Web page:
Overdose deaths in Oklahoma far exceed vehicular and firearm fatalities and are one of the top 10 leading causes of death in the state. Opioid abuse has led to over 1,300 overdose deaths in Oklahoma in the last 5 years, of which more than 500 were fentanyl related.

As of July, Broken Arrow police were running at 50% more medical overdose calls then were noted at the same time in 2021. But overdoses do not automatically mean death, just as drownings do not necessarily mean a person died in the water.

Broken Arrow Police Det. Eric Nester, the shift supervisor for the patrol division and a certified EMT for 18 years, has been handling medical liaison needs for the department for officers who encounter overdoses as they respond to calls.

Nester said there was a large surge in Narcan deployments at the end of 2021, with about 1 per month. But what was concerning was that from Thanksgiving to New Year’s Day there were more deployments than the previous 10½ months. “That should get everyone’s attention,” he said.

The biggest problem is the emergence of counterfeit pills on the market that are made to look like legitimate medications, which prompted him to call some community organizations to do some training to prevent potential exposure.

Often the fentanyl pills or meds laced with it look like oxycontin, Percocet, Vicodin, Adderall or even Xanax or Alprazolam.

Criminal drug networks are selling the pills through social media, e-commerce, through the “dark web” and existing distribution networks – so they’re widely available.

People are buying the pills on the street to abuse or self-medicate. “Either way, they’re not getting what they’re thinking they’re getting,” Nester said.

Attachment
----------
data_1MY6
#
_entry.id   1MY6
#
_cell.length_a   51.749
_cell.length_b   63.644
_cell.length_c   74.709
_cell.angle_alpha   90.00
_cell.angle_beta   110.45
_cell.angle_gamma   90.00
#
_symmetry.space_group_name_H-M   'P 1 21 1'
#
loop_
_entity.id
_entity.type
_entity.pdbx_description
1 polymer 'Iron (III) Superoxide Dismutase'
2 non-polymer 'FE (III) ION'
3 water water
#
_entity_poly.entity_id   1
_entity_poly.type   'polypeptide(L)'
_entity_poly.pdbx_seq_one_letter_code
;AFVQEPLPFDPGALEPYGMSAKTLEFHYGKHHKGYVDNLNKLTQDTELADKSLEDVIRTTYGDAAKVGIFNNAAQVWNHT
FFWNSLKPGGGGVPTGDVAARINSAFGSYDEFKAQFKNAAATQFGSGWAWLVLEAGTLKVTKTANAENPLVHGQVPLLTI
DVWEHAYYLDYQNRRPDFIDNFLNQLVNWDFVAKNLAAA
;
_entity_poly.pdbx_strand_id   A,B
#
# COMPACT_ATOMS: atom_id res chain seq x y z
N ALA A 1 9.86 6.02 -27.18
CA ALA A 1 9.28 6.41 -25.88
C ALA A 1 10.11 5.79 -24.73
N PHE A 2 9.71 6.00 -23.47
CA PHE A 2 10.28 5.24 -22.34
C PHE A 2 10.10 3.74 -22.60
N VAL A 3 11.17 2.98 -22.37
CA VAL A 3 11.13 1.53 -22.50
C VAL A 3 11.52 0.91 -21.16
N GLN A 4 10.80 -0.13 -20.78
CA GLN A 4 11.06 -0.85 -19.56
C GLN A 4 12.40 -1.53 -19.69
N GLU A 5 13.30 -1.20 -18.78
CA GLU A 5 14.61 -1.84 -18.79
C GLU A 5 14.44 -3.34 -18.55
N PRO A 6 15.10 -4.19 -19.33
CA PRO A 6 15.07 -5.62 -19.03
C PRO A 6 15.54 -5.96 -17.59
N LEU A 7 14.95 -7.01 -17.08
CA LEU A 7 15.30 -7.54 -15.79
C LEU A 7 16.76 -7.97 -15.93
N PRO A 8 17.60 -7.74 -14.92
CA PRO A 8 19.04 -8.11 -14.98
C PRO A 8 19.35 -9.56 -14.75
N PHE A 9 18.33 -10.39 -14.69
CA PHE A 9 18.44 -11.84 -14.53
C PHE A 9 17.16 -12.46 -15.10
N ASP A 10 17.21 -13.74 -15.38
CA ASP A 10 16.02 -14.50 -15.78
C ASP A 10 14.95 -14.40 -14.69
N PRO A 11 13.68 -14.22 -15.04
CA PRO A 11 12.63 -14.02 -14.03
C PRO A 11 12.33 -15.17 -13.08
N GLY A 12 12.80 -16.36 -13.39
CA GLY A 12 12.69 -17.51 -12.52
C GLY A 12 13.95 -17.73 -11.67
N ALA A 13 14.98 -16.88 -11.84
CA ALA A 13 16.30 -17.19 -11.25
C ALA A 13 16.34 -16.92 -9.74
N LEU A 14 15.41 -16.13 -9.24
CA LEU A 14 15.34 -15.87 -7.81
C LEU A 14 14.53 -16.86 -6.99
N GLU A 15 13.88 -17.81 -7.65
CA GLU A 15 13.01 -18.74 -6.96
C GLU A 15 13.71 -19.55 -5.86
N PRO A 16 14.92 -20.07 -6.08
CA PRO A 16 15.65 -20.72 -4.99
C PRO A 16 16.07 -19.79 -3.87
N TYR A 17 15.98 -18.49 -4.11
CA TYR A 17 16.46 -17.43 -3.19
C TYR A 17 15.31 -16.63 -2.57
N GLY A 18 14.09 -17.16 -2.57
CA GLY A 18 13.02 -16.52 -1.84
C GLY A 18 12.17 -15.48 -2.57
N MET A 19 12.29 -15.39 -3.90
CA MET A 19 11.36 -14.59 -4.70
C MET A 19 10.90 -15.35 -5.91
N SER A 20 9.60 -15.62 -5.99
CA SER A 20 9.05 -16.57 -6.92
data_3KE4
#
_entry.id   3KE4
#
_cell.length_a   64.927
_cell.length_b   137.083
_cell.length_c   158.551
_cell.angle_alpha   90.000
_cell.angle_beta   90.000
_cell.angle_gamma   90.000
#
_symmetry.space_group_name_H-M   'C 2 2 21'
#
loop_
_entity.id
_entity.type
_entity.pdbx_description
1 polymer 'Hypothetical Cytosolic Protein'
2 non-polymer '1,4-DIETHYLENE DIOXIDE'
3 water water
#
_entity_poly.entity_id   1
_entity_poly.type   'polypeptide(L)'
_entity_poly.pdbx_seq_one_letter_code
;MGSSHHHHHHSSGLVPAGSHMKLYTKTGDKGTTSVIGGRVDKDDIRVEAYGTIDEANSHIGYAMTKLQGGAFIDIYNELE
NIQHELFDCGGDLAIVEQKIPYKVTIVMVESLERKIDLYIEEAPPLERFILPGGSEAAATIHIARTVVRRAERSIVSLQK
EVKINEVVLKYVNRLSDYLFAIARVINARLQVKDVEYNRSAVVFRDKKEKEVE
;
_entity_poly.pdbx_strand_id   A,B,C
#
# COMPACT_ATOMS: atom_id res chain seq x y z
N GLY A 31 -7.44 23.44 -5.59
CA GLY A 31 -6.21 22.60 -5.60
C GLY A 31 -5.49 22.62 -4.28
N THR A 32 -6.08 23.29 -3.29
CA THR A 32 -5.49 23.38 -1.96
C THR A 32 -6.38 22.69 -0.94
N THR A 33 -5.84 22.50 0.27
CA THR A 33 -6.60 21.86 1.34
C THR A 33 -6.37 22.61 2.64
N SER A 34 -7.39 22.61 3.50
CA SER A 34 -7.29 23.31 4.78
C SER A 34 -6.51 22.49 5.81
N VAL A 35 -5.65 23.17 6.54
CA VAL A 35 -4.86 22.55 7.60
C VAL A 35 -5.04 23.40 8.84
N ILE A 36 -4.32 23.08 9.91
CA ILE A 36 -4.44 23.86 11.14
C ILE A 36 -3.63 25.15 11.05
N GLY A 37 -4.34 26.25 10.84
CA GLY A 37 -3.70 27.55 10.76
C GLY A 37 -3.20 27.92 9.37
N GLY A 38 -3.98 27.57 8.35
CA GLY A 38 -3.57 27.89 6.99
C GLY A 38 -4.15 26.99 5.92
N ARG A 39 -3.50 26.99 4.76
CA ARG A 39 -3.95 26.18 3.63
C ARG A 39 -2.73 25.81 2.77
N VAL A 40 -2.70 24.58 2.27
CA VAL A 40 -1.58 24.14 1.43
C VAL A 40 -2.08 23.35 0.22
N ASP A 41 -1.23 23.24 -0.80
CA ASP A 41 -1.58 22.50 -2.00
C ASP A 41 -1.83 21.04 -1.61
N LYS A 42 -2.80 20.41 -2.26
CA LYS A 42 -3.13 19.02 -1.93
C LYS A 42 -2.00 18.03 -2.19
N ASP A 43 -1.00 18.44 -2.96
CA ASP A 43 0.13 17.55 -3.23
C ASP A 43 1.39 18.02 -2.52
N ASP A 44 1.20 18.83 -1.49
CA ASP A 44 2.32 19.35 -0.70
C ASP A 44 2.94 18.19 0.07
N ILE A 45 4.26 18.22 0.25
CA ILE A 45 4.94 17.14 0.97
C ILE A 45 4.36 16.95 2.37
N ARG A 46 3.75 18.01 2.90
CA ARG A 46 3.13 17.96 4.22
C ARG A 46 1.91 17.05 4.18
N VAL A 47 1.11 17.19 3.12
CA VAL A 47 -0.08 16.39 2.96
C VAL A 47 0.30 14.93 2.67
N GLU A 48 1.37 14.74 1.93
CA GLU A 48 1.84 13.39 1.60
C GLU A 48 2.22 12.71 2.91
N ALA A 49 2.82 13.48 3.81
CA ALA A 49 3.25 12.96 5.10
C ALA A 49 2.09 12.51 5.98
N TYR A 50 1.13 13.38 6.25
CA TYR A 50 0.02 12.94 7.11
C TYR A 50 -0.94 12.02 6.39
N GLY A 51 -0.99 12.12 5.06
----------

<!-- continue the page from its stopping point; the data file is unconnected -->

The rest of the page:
Statistics from Drug Enforcement Administration (DEA) lab testing shows that 6 out of 10 fentanyl-laced fake pills contain a potentially lethal dose of fentanyl, and the number of fake pills identified as containing fentanyl has jumped by 430% since 2019, he noted.

“We’ve also had people who weren’t even taking opiates but bought pills on the street, which they weren’t from the pharmacy, and it was laced with or completely fentanyl and overdosing, not thinking they were taking an opiate at all,” Nester said. “It’s an issue and our officers are having to make interventions to give people the best chance that they have to survive these overdoses.”

The importance of Narcan

The advantages of Narcan, Nester said, is that officers have open access for treatment through the nose and no invasive procedures are needed for treatment. After the drug is sprayed, officers typically do CPR to circulate the spray through the person’s system.

All police officers and jail personnel have training on administering Narcan, as do public safety dispatchers who may be walking 911 callers through the process.
“People will ask us, ‘If someone is unconscious and not breathing, how does spraying something up their nose help them out?’ Once we spray and do life-saving measures, it knocks the opioid off the receptor, taps the receptor and gives us a fighting chance to stop that overdose where it is and get some interventions from people at the hospital,” Nester said.

“Some people will choose to have it at their house if a family member is using opioids and has chance of an overdose.”

Having seen Narcan bring her son back to life, Rebekah said every parent should have at least four doses on them whenever possible, “because a lot of parents think, ‘It isn’t going to be my kid. But what if it is? And you could save them.”

“I have it in my cabinets at home. I have it in my purse. I take it with me because it could save a life.”